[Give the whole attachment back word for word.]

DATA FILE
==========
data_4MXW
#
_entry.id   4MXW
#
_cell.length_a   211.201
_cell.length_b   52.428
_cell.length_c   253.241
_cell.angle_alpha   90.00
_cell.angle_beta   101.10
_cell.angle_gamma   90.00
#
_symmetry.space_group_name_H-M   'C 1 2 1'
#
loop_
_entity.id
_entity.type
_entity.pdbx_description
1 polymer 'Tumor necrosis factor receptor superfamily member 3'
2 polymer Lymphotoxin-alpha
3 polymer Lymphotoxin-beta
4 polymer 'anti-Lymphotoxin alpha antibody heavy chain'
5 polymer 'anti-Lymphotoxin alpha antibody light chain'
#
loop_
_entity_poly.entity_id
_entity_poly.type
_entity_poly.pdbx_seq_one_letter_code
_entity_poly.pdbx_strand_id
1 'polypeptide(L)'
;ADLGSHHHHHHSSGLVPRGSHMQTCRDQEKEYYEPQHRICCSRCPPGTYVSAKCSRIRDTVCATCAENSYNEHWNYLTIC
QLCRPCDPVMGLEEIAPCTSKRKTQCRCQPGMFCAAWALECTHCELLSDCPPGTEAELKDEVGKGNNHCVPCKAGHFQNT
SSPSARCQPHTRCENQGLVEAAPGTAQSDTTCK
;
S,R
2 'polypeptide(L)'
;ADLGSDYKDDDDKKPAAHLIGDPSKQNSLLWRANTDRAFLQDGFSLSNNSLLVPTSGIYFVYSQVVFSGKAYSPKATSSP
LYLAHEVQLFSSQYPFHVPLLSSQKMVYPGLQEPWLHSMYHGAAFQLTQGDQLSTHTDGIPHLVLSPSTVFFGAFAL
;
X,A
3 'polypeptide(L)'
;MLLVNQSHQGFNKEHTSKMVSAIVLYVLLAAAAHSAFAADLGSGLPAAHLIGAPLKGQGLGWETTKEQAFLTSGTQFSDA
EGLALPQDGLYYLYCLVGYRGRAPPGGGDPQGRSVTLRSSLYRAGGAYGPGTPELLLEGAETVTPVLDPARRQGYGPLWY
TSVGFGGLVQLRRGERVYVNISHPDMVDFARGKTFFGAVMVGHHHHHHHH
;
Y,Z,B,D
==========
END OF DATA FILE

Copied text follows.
data_4MXW
#
_entry.id   4MXW
#
_cell.length_a   211.201
_cell.length_b   52.428
_cell.length_c   253.241
_cell.angle_alpha   90.00
_cell.angle_beta   101.10
_cell.angle_gamma   90.00
#
_symmetry.space_group_name_H-M   'C 1 2 1'
#
loop_
_entity.id
_entity.type
_entity.pdbx_description
1 polymer 'Tumor necrosis factor receptor superfamily member 3'
2 polymer Lymphotoxin-alpha
3 polymer Lymphotoxin-beta
4 polymer 'anti-Lymphotoxin alpha antibody heavy chain'
5 polymer 'anti-Lymphotoxin alpha antibody light chain'
#
loop_
_entity_poly.entity_id
_entity_poly.type
_entity_poly.pdbx_seq_one_letter_code
_entity_poly.pdbx_strand_id
1 'polypeptide(L)'
;ADLGSHHHHHHSSGLVPRGSHMQTCRDQEKEYYEPQHRICCSRCPPGTYVSAKCSRIRDTVCATCAENSYNEHWNYLTIC
QLCRPCDPVMGLEEIAPCTSKRKTQCRCQPGMFCAAWALECTHCELLSDCPPGTEAELKDEVGKGNNHCVPCKAGHFQNT
SSPSARCQPHTRCENQGLVEAAPGTAQSDTTCK
;
S,R
2 'polypeptide(L)'
;ADLGSDYKDDDDKKPAAHLIGDPSKQNSLLWRANTDRAFLQDGFSLSNNSLLVPTSGIYFVYSQVVFSGKAYSPKATSSP
LYLAHEVQLFSSQYPFHVPLLSSQKMVYPGLQEPWLHSMYHGAAFQLTQGDQLSTHTDGIPHLVLSPSTVFFGAFAL
;
X,A
3 'polypeptide(L)'
;MLLVNQSHQGFNKEHTSKMVSAIVLYVLLAAAAHSAFAADLGSGLPAAHLIGAPLKGQGLGWETTKEQAFLTSGTQFSDA
EGLALPQDGLYYLYCLVGYRGRAPPGGGDPQGRSVTLRSSLYRAGGAYGPGTPELLLEGAETVTPVLDPARRQGYGPLWY
TSVGFGGLVQLRRGERVYVNISHPDMVDFARGKTFFGAVMVGHHHHHHHH
;
Y,Z,B,D